Motzei Shabbos Story: For weeks, Reb Shmuel didn’t know how we would obtain the basics for the Seder. Then, when it miraculously arrived, a short nap almost ruined his Yom Tov spirit.
By Asharon Baltazar – Chabad.org
The festival of Pesach was not far off. Households bustled happily from morning till evening with cleaning and shopping. Only the home of Reb Shmuel lacked the holiday luster and commotion.
His family had long become accustomed to a life of poverty. While yet young, Reb Shmuel had resolved to never seek the help of another person, even if it meant near starvation. He and his family would accept assistance only when offered. Despite the difficulty, they never uttered a word of complaint, strong in their faith that G‑d would provide.
Though the poverty was sometimes so bad that people noticed and lent a hand, Reb Shmuel successfully never spoke of the stark reality of his financial plight to most outsiders, even to his beloved mentor Rabbi Yaakov Yitzchak, the Seer of Lublin.
One year before Passover, things reached a tipping point. Not a single kopek could be produced to purchase matzah, let alone four cups of wine for each member of the family. Reb Shmuel was distraught; even poverty, he knew, didn’t absolve them from observing the holiday’s mitzvot.
Miles away, the Seer of Lublin was aware of the situation. “Take whatever you can,” he commanded Reb Shlomo, a dedicated chassid with deep pockets, “everything necessary for a family to celebrate Passover, and send it over to Karov, to my student Reb Shmuel.”
Reb Shlomo hurried home, his Rebbe’s words buzzing in his ears. Although he intended to fulfill the request as soon as he arrived home, various difficulties delayed him. It was only hours before the holiday when he ordered his driver to begin loading the wagon.
Reb Shmuel sat in an empty beit midrash, but even the book before him couldn’t soothe his worry. It was noon on Passover Eve, and he and his family had nothing. His stomach churned painfully with every passing minute, hampering his spiritual preparation for the holiday. But his faith remained absolute. Suddenly, the door burst open and a child ran inside.
“Father!” the child panted, “a wagon just stopped outside the house, filled with good things. The man wants to start unloading it right away because he needs to hurry, and we don’t know whether we should accept it…”
Reb Shmuel bolted home with his child hanging off his sleeve excitedly, where he found a man busy at work, unloading Reb Shlomo’s generosity: matzah, wine, an abundance of food, and even clothing for the children, all neatly packaged.
“Who sent you?” asked Reb Shmuel.
“Shlomo the Magnate,” was the reply.
Several weeks of stress evaporated instantly. Reb Shmuel raised his eyes to heaven, whispered a short prayer, and beamed at his family. Passover this year would be different.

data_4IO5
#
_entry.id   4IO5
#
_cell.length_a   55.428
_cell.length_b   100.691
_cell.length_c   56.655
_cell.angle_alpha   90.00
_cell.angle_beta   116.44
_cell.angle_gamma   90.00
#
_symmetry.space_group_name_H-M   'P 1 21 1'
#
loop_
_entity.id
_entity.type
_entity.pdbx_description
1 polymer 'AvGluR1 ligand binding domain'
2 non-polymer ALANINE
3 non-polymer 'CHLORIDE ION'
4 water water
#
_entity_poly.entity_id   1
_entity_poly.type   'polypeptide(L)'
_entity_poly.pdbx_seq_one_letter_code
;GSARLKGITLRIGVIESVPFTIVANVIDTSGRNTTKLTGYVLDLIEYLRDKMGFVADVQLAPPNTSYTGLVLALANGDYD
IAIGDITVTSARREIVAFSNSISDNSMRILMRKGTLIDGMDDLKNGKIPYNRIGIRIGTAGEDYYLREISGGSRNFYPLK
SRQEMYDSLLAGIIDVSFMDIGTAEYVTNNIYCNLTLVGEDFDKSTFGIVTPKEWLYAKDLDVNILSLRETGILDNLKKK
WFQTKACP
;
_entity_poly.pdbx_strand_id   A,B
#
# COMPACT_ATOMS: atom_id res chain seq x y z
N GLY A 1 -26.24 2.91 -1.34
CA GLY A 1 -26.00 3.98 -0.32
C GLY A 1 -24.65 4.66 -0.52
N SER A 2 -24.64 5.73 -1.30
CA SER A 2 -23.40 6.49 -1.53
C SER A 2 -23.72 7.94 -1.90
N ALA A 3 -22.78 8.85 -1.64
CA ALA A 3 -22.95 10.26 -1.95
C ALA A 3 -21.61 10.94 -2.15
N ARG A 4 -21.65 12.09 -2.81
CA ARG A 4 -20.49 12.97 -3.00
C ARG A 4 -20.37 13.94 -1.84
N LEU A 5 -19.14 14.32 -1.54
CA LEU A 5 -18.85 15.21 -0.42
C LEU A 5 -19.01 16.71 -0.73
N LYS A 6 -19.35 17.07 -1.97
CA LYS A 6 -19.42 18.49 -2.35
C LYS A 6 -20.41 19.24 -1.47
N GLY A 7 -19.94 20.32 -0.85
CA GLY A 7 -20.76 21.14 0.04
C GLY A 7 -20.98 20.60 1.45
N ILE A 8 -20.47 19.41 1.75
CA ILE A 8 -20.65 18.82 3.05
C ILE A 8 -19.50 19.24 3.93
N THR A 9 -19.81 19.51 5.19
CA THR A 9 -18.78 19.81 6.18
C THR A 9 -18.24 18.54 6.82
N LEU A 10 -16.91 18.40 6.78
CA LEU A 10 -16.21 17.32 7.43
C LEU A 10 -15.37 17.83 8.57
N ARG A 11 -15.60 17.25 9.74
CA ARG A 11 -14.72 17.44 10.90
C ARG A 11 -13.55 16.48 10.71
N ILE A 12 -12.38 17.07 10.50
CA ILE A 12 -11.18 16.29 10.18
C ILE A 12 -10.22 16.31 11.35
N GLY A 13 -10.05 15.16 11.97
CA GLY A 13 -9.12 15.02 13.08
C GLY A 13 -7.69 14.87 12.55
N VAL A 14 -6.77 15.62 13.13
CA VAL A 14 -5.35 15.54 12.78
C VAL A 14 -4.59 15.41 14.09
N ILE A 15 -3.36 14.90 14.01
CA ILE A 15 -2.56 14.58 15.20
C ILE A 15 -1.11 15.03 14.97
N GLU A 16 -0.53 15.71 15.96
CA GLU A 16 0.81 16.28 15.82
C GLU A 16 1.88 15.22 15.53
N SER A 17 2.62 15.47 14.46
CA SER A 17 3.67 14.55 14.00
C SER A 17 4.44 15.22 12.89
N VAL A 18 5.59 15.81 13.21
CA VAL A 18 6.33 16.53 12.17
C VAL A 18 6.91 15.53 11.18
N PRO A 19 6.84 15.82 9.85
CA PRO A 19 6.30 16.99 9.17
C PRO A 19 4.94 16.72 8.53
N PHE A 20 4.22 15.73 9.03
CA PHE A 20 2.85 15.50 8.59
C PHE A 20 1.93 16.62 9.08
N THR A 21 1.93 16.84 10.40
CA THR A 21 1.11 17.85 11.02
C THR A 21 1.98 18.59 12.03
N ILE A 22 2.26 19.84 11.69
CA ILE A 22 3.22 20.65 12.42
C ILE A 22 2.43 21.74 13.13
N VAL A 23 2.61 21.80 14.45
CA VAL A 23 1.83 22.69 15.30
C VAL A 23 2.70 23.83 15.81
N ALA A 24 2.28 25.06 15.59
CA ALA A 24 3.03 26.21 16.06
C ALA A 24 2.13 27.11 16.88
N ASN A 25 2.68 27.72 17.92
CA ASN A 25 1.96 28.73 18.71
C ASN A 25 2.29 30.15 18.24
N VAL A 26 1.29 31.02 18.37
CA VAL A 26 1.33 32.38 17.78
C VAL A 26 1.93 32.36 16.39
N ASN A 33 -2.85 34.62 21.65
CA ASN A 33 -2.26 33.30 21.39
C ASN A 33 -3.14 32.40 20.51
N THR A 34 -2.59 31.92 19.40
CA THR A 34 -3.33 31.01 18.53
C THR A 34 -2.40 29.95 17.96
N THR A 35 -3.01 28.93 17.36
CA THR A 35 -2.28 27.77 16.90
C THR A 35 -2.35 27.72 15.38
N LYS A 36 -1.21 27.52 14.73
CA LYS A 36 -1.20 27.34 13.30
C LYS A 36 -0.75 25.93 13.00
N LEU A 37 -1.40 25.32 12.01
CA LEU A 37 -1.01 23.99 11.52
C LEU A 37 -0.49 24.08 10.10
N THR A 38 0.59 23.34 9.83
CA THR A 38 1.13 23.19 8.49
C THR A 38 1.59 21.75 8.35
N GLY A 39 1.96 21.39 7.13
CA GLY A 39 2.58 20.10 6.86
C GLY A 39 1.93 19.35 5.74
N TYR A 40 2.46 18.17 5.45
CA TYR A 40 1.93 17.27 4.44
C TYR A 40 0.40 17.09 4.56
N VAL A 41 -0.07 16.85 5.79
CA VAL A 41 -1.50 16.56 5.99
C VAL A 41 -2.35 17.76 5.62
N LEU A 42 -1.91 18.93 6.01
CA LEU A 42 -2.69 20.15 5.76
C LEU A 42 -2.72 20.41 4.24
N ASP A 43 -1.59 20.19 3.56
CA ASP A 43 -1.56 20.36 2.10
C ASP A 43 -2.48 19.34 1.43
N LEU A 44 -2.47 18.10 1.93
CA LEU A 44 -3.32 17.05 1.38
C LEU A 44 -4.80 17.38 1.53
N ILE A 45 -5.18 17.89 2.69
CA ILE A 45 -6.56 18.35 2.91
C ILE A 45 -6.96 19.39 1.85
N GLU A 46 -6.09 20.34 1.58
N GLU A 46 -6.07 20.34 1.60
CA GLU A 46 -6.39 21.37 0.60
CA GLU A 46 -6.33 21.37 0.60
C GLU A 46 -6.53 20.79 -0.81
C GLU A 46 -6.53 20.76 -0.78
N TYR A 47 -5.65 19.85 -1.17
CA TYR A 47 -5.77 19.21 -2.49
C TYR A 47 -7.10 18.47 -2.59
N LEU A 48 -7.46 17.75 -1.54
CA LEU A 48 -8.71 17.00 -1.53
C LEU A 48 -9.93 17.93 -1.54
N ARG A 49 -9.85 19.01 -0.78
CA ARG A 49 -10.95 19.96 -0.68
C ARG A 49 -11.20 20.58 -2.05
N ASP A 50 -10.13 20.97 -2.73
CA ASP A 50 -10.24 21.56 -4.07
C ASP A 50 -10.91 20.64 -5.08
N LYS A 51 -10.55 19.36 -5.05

And different it was. Inspired by G‑d’s kindness, Reb Shmuel felt an overwhelming spiritual resurgence and decided to conduct this year’s Seder with all the possible Kabbalistic intentions and nuances. He paused at every paragraph, contemplated every meaning. The Seder was prolonged, but a special aura graced the proceedings. Even after reciting the Grace after Meals, Reb Shmuel’s enthusiasm didn’t dull, and the walls of his house shook heartily as he bellowed the songs of praise.
As morning began to peek from under the horizon, Reb Shmuel’s Seder finally concluded. But he didn’t feel tired, and he raced to the mikvah, eager to ready himself for the holiday prayers. Still far from waning, the excitement and gratitude lifted Reb Shmuel’s prayers to new spiritual heights. He swayed to a service unlike any other.
That evening, however, exhaustion finally overcame him. He had not slept for nearly two days.
When he returned home from prayers, Reb Shmuel informed his family he would take a short nap and that they should wake him in time for the second Seder. Of course, knowing the exertion Reb Shmuel underwent, they ignored his request and allowed him to sleep a little longer.
Close to midnight, Reb Shmuel awoke with a start. A glance at the clock sent daggers of fear into his heart, and he burst into the dining room, a look of panic in his eyes. Never had he neglected the mitzvah of eating the afikoman before midnight, even on the second night. Reb Shmuel dropped into his chair at the head of the table, rushed through the Haggadah, mumbling the words blankly, chugging the wine, and stuffing as much matzah into his mouth as he could chew at once. This Seder was devoid of any meaning as he battled the clock’s swiftly moving hand.
Reb Shmuel was ashamed. Surely even simpletons could conduct a better Seder than he had! Guilt haunted him for the remainder of the festival, and as soon as it concluded, he scrambled for the earliest opportunity to visit the Seer of Lublin. The gravity of his misdoing warranted rectification, which only the Seer could provide.
Before Reb Shmuel even opened his mouth, the Seer of Lublin said to no one in particular, as though thinking to himself loudly: “Let us examine Reb Shmuel’s Seders. The first was performed with fiery enthusiasm, though the spiritual commotion amounted to barely anything. The second, however… the broken heart and spirit have deemed this Seder extraordinary!”
The Seer of Lublin peered at Reb Shmuel, who stood wide-eyed.
“Your second Seder, done purely for G‑d and with nary the sense of self, has overturned the worlds above, as nothing has ever been experienced quite like this.”
Reprinted with permission from Chabad.org